South African Standard Time (SAST) is the time zone used by all of South Africa as well as Eswatini and Lesotho. The zone is two hours ahead of UTC (UTC+02:00) and is the same as Central Africa Time. Daylight saving time is not observed in either time zone. Solar noon in this time zone occurs at 30° E in SAST, effectively making Pietermaritzburg at the correct solar noon point, with Johannesburg and Pretoria slightly west at 28° E and Durban slightly east at 31° E. Thus, most of South Africa's population experience true solar noon at approximately 12:00 daily.
The time in China follows a single standard time offset of UTC+08:00, even though China spans almost five geographical time zones. The official national standard time is called Beijing Time domestically and China Standard Time (CST) internationally. Daylight saving time has not been observed since 1991.
Time in Canada, by regional law, is divided into six standard time zones covering the country's provinces and territories. Most regions operate on standard time from the first Sunday in November to the second Sunday in March and daylight saving time the rest of the year.
The U.S. state of Indiana is divided between Eastern and Central time zones. The official dividing line has generally moved progressively west from its original location on the Indiana–Ohio border, to a position dividing Indiana down the middle, and finally to its current location along much of the Indiana–Illinois border. In April 2006, several southwestern and northwestern counties reverted to Central time, although by late 2007 all but two had returned to Eastern time.
The majority of the United States observes daylight saving time, the practice of setting the clock forward by one hour when there is longer daylight during the day, so that evenings have more daylight and mornings have less. Exceptions include Arizona, Hawaii, and the overseas territories of American Samoa, Guam, the Northern Mariana Islands, Puerto Rico, and the United States Virgin Islands. The Uniform Time Act of 1966 established the system of uniform daylight saving time throughout the US.
Time in Arizona, as in all U.S. states, is regulated by the United States Department of Transportation as well as by state and tribal law.
Time in Massachusetts, as in all US states, is regulated by the United States Department of Transportation. Massachusetts is in the Eastern Time Zone (ET) and observes daylight saving time (DST).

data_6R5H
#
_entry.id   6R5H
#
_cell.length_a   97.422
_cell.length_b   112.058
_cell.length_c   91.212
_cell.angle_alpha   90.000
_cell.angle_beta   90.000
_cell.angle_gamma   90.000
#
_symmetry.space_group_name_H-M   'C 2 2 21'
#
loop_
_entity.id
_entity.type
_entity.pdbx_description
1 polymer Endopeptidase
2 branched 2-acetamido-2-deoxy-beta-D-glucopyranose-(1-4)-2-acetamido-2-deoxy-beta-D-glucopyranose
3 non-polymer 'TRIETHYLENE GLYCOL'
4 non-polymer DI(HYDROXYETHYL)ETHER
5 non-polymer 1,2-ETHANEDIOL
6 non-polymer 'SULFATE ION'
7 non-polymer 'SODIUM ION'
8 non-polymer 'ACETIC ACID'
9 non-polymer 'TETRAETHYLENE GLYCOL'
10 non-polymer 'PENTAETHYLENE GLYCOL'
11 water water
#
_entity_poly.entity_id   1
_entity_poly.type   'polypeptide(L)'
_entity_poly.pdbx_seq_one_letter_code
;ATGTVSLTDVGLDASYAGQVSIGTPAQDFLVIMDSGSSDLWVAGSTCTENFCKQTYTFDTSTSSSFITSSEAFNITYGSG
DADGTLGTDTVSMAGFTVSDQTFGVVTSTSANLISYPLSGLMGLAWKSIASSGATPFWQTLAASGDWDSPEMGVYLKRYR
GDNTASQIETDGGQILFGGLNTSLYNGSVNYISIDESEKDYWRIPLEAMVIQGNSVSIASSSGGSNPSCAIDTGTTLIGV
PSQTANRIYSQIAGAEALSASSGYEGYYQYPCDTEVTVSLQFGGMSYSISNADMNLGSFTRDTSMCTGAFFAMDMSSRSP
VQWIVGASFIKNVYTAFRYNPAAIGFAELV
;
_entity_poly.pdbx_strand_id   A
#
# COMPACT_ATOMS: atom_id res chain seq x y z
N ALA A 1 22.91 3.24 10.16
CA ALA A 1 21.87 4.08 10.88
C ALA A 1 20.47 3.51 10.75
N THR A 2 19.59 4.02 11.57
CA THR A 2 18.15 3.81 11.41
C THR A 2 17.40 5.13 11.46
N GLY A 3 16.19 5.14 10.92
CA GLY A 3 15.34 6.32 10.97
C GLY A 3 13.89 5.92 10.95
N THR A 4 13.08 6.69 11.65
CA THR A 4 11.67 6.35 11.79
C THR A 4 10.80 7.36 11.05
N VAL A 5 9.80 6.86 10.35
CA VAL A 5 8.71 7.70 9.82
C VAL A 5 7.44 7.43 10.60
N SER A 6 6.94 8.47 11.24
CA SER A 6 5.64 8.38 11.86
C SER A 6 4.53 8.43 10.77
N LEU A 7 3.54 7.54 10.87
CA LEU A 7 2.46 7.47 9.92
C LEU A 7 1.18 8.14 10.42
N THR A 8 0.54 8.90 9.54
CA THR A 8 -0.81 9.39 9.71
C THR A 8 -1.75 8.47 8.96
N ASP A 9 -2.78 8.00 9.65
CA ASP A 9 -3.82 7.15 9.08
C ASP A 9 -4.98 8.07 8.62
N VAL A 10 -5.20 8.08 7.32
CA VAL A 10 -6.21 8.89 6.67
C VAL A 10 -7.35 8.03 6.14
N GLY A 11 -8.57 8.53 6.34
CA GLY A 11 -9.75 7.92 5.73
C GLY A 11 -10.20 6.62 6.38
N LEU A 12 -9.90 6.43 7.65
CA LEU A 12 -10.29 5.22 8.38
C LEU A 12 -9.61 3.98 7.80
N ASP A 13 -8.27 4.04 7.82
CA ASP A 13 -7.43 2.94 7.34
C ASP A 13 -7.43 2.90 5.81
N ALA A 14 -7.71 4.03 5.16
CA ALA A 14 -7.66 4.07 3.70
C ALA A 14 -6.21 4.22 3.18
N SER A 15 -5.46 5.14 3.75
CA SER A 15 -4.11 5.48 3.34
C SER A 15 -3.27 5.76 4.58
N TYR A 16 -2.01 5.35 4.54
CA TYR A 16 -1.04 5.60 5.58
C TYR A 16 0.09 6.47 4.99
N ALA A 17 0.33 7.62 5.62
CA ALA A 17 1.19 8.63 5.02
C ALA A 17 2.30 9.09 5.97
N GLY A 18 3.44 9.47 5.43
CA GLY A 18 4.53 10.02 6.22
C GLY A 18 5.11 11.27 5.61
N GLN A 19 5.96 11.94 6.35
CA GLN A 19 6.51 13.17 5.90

Time in New Hampshire, as in all US states, is regulated by the United States Department of Transportation. New Hampshire is in the Eastern Time Zone (ET) and observes daylight saving time (DST).
Time in Rhode Island, as in all US states, is regulated by the United States Department of Transportation. Rhode Island is in the Eastern Time Zone (ET) and observes daylight saving time (DST).
The state of New York uses the Eastern Time Zone (UTC-05:00) with daylight saving time (UTC-04:00). Because the largest city in the state, New York City, is the largest city in the United States, and because the Eastern Time Zone is used in the nation's capital, Washington, D.C., in addition to the fact that a plurality of the nation's population is in that time zone, Eastern Time is the most commonly used time zone for television scheduling. Therefore, if a program airs at 7:00 PM Eastern Time, the network will usually advertise it by saying "Tonight at 7, 6 Central", or just "Tonight at 7".
Time in Connecticut, as in all US states, is regulated by the United States Department of Transportation. Connecticut is in the Eastern Time Zone (ET) and observes daylight saving time (DST).
Time in Vermont, as in all US states, is regulated by the United States Department of Transportation. Vermont is in the Eastern Time Zone (ET) and observes daylight saving time (DST).
Time in the Kingdom of the Netherlands is denoted by Central European Time (CET) during the winter as standard time in the Netherlands, which is one hour ahead of coordinated universal time (UTC+01:00), and Central European Summer Time (CEST) during the summer as daylight saving time, which is two hours ahead of coordinated universal time (UTC+02:00). The Caribbean Netherlands – which consist of the islands of Bonaire, Sint Eustatius and Saba – all observe Atlantic Standard Time (AST) year-round, which is four hours behind coordinated universal time (UTC−04:00).
The U.S. Department of Transportation (DOT) oversees the Nation's time zones and the uniform observance of Daylight Saving Time. The oversight of time zones was assigned to DOT because time standards are important for many modes of transportation.